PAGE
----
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Hebrew Bible (Tanakh)
     

Hebrew Bible (Tanakh)

3.4 10
by Various Authors
 
Overview

Hebrew Bible (Tanakh) is a complete Hebrew Bible/Old Testament in its original Hebrew and Aramaic shown in an aesthetically pleasing Hebrew/Aramaic script. It contains all of the consonants, vowels (nequddot), and cantillation marks.

Source Text

This digital edition of the Hebrew Bible follows the text of the Leningrad Codex

Overview

Overview

Hebrew Bible (Tanakh) is a complete Hebrew Bible/Old Testament in its original Hebrew and Aramaic shown in an aesthetically pleasing Hebrew/Aramaic script. It contains all of the consonants, vowels (nequddot), and cantillation marks.

Source Text

This digital edition of the Hebrew Bible follows the text of the Leningrad Codex (Codex Leningradensis) as digitized by the J. Alan Groves Center for Advanced Biblical Research, version 4.14. This is the same codex used in printing Biblia Hebraica Stuttgartensia and Biblia Hebraica Quinta.

Navigation

This digital edition of the Hebrew Bible recognizes that you do not generally read Bibles and dictionaries linearly. As a result, it makes use of all of the navigational capabilities on the various Nook devices, including the use of a two-tiered table of contents, allowing for rapid navigation to a particular book and chapter of the Bible. Note also that navigation details might be different in the various Nook applications for other platforms. More detailed instructions can be found in the book's preface.

Limitations

Due to platform limitations with regard to Hebrew, the Hebrew text cannot be resized. It is similar in size to the larger of the two popular sizes for print editions of BHS. It is optimized for use on the Nook device itself. On Nook devices that allow you to select line spacing and margins, select the "Publisher Defaults" for the best appearance. The Hebrew text cannot be searched. This version contains no critical apparatus.

Version

This title was updated on December 4, 2012 to address compatibility issues with some Nook models running the latest version of the reader software.

Publisher

Miklal Software Solutions, Inc. specializes in software solutions for biblical studies, semitics, and digital humanities.

Product Details

BN ID:
2940012608215
Publisher:
Miklal Software Solutions, Inc.
Publication date:
04/28/2011
Sold by:
Barnes & Noble
Format:
NOOK Book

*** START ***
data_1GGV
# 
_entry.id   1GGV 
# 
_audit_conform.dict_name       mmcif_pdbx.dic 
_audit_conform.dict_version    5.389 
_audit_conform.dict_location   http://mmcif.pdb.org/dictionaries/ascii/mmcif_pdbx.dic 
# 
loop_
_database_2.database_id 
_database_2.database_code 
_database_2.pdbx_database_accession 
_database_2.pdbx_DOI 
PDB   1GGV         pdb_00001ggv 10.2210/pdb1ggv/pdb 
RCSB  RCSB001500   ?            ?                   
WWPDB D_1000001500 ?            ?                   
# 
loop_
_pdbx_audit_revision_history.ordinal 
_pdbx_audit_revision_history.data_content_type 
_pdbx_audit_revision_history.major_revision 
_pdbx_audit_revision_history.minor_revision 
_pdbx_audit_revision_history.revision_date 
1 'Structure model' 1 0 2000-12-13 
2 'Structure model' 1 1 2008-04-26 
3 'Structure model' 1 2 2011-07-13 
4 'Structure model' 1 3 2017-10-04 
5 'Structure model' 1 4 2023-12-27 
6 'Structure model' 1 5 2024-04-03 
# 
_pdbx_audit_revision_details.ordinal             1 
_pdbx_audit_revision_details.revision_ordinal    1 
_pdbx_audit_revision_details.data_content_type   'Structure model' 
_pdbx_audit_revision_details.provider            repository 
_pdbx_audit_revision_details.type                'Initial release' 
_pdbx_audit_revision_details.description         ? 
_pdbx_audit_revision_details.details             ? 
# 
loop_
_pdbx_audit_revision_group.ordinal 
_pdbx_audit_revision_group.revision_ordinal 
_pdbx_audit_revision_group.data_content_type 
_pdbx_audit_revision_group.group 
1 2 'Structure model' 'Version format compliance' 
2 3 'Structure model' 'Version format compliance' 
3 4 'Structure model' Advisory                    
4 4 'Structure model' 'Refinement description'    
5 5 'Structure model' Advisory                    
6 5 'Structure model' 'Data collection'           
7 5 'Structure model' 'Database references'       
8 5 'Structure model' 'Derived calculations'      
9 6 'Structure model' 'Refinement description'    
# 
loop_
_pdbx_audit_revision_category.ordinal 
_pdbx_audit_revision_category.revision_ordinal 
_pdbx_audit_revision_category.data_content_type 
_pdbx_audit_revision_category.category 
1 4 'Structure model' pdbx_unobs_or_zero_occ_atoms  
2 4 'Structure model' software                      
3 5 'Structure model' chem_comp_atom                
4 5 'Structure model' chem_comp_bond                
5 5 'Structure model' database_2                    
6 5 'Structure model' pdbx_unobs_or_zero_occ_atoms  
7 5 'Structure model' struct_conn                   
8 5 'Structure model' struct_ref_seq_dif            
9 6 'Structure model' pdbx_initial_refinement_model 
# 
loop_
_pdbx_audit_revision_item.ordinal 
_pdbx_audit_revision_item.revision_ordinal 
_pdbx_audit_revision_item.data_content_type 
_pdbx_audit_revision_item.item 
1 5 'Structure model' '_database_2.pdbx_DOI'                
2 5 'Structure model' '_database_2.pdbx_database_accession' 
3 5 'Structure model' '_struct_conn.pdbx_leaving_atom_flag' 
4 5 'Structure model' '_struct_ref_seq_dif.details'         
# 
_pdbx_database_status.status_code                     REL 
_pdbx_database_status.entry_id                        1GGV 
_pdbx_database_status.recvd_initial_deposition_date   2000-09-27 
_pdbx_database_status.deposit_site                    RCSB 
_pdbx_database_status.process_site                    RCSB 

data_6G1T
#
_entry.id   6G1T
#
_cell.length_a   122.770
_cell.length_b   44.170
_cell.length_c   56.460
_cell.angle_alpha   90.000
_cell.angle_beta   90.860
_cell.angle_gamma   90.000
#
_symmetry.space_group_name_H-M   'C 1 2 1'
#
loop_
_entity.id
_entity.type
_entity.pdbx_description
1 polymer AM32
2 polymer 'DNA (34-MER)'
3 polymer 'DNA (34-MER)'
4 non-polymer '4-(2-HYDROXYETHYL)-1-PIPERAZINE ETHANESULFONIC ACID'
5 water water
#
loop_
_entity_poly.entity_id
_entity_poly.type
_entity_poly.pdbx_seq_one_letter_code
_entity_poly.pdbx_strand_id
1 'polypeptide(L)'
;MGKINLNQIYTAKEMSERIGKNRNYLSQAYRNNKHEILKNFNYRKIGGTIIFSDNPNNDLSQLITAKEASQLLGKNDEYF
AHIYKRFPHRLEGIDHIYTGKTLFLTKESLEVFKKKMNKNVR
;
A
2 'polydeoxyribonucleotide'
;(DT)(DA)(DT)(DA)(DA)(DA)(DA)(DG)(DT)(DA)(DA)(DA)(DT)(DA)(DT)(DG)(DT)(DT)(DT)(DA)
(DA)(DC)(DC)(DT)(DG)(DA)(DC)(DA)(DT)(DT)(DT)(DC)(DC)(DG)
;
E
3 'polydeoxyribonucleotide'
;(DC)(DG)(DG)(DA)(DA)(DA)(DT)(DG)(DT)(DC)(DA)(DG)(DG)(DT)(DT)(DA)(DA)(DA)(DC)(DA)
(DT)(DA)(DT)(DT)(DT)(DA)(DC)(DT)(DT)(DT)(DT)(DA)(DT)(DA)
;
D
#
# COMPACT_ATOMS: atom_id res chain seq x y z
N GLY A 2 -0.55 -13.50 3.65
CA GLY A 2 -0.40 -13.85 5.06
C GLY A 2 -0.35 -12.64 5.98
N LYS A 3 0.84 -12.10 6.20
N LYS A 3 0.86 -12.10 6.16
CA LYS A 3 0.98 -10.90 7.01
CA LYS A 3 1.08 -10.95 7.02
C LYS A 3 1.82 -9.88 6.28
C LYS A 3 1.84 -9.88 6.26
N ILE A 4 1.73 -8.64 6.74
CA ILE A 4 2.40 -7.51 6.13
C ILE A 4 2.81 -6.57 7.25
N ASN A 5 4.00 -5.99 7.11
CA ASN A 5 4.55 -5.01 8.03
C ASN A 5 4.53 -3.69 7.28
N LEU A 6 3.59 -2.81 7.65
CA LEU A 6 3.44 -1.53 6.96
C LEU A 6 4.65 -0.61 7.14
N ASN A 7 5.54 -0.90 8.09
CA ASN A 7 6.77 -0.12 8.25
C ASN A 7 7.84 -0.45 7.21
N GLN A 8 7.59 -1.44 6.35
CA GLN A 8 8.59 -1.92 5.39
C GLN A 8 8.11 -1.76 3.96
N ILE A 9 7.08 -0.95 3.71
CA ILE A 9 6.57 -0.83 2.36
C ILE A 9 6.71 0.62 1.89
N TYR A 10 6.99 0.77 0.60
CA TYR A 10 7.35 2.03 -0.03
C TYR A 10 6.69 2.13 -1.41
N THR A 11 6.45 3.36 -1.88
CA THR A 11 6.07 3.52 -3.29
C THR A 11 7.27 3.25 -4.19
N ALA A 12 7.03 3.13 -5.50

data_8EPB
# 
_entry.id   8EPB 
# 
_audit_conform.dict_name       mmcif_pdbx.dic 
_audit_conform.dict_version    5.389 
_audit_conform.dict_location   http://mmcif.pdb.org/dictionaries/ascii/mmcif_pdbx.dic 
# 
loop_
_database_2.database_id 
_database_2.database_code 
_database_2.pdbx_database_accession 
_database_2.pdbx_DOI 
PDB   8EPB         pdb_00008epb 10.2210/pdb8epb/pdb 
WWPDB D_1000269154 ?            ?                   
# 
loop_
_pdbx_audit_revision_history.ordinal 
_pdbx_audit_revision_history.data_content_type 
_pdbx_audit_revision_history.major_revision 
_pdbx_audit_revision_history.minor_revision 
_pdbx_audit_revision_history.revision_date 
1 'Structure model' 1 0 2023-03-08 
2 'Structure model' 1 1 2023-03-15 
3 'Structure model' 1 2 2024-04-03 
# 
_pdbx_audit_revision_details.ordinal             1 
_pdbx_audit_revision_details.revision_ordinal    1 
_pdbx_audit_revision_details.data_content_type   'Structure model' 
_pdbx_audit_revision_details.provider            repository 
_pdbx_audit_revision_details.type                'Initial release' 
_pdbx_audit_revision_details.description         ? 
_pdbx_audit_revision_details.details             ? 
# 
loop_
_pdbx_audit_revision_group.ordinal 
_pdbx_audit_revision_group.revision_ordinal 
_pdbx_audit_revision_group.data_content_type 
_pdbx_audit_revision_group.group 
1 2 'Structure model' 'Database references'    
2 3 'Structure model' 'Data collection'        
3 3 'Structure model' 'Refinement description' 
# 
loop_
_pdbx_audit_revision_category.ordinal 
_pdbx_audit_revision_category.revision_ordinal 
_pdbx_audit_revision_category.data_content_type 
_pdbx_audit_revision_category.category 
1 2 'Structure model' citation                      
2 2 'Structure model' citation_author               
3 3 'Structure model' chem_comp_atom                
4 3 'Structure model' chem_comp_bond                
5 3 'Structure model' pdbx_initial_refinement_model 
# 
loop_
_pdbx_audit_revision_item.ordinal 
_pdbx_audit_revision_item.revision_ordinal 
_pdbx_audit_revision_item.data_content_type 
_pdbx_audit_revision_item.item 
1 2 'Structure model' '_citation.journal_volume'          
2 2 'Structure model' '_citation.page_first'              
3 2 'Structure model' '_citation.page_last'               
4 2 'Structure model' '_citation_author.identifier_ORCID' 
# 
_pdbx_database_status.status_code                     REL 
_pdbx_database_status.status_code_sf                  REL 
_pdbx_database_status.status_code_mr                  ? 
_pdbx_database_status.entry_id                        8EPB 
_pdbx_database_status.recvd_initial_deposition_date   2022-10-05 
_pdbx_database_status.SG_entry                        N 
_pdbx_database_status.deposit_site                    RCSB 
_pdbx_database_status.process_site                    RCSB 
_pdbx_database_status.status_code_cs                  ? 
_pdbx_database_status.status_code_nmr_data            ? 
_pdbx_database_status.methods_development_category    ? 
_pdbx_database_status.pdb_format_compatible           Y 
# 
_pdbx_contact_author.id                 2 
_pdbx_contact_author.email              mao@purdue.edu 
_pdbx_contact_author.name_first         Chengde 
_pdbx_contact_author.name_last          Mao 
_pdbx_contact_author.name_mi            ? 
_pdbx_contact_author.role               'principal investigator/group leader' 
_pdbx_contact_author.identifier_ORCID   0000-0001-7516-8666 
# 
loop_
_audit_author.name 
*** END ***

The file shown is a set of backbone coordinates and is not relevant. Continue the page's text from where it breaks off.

Sales rank:
567,748
File size:
9 MB

Meet the Author

The Hebrew Bible (Tanakh) was written by various authors over a long period of time.

The Leningrad Codex, dated to AD 1008, comes from the tradition of the ben Asher family among the Tiberian Masoretes and is the considered the most faithful complete manuscript of that tradition.

The J. Alan Groves Center for Advanced Biblical Research has produced an accurate digital representation of the Leningrad Codex.

Miklal Software Solutions, Inc. specializes in software solutions for biblical studies, semitics, and digital humanities.

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Hebrew Bible (Tanakh) 3.5 out of 5 based on 0 ratings. 11 reviews.
RMansfield More than 1 year ago
Popular eReaders like the Nook are still new technologies essentially. As such, there are features not yet present in eReaders, such as the ability to display right-to-left languages like Hebrew and Arabic. To my knowledge, because of this limitation, there have not been any Hebrew Bibles available for the Nook or other eReader platforms until now. Last week, Miklal Software Solutions, Inc. released a true Bible in Hebrew for both the Barnes and Noble Nook and another eReader platform. Here is the description from the company website: "Hebrew Bible (Tanakh) is a complete Hebrew Bible in an aesthetically pleasing Hebrew script. It contains all of the consonants, vowels, cantillation marks (accents), and other symbols. It follows the text of the Leningrad Codex as digitized by the J. Alan Groves Center for Advanced Biblical Research. This is the same manuscript underlying Biblia Hebraica Stuttgartensia (BHS) and Biblia Hebraica Quinta (BHQ)." The reference to an "aesthetically pleasing Hebrew script" is no exaggeration. Drayton Benner, president of Miklal Software, sent me review copies of both the Nook and another ebook platform versions of the text. Although I think I'm probably biased at this point toward E Ink displays, honestly, the text in both the CNook and the Nook Color looks as professional as the type in my hardcopy Biblia Hebraica Stuttgartensia. As of this writing, the formatting looks much better on the E Ink Nook than the Nook Color screen. However, the developer has told me that the the etext will be updated soon to correct issues on the Nook Color. Regardless, the issues even now are minor and don't prevent reading the Hebrew text. My hunch is that the E Ink Nook currently displays this text better than the Nook Color, which is essentially an Android tablet. This version of the Hebrew Bible seems primarily intended for dedicated eReaders as there is a warning that the formatting has mixed results on some mobile devices. I'll come back to this subject toward the end of the review. Regardless of the differences, the final result is impressive when considering the limitations of a device like the Nook when it comes to right-to-left text. Benner is not currently revealing his method of reproducing the Hebrew text on these devices, but ultimately, none of this really matters because it's the end product that counts, and the end product is quite impressive. The Hebrew Bible for the Nook includes a fairly sophisticated navigation system-one that is more feature rich than most eReader titles. Like a handful of other better-formatted Bibles, there is a fully interactive table of contents allowing the reader to go from the listing in the contents to the text and then back very quickly. But there's even greater flexibility than that. The search feature built into the device allows for strings such as "Joshua 4? to be entered as one means for accessing a chapter. If you don't want to type that much on an eReader keyboard, no problem, as there is a table included in the preface that offers abbreviations such as "jos" instead of the aforementioned "Joshua." Interestingly, the order of the books matches that of most English Bibles rather than the traditional order found in Hebrew Bibles. So, if you're a student of Hebrew, and if you have a Nook, you're covered. Better yet, the price is right. The current price set for this Bible is significantly less than a printed copy of the Hebrew Bible.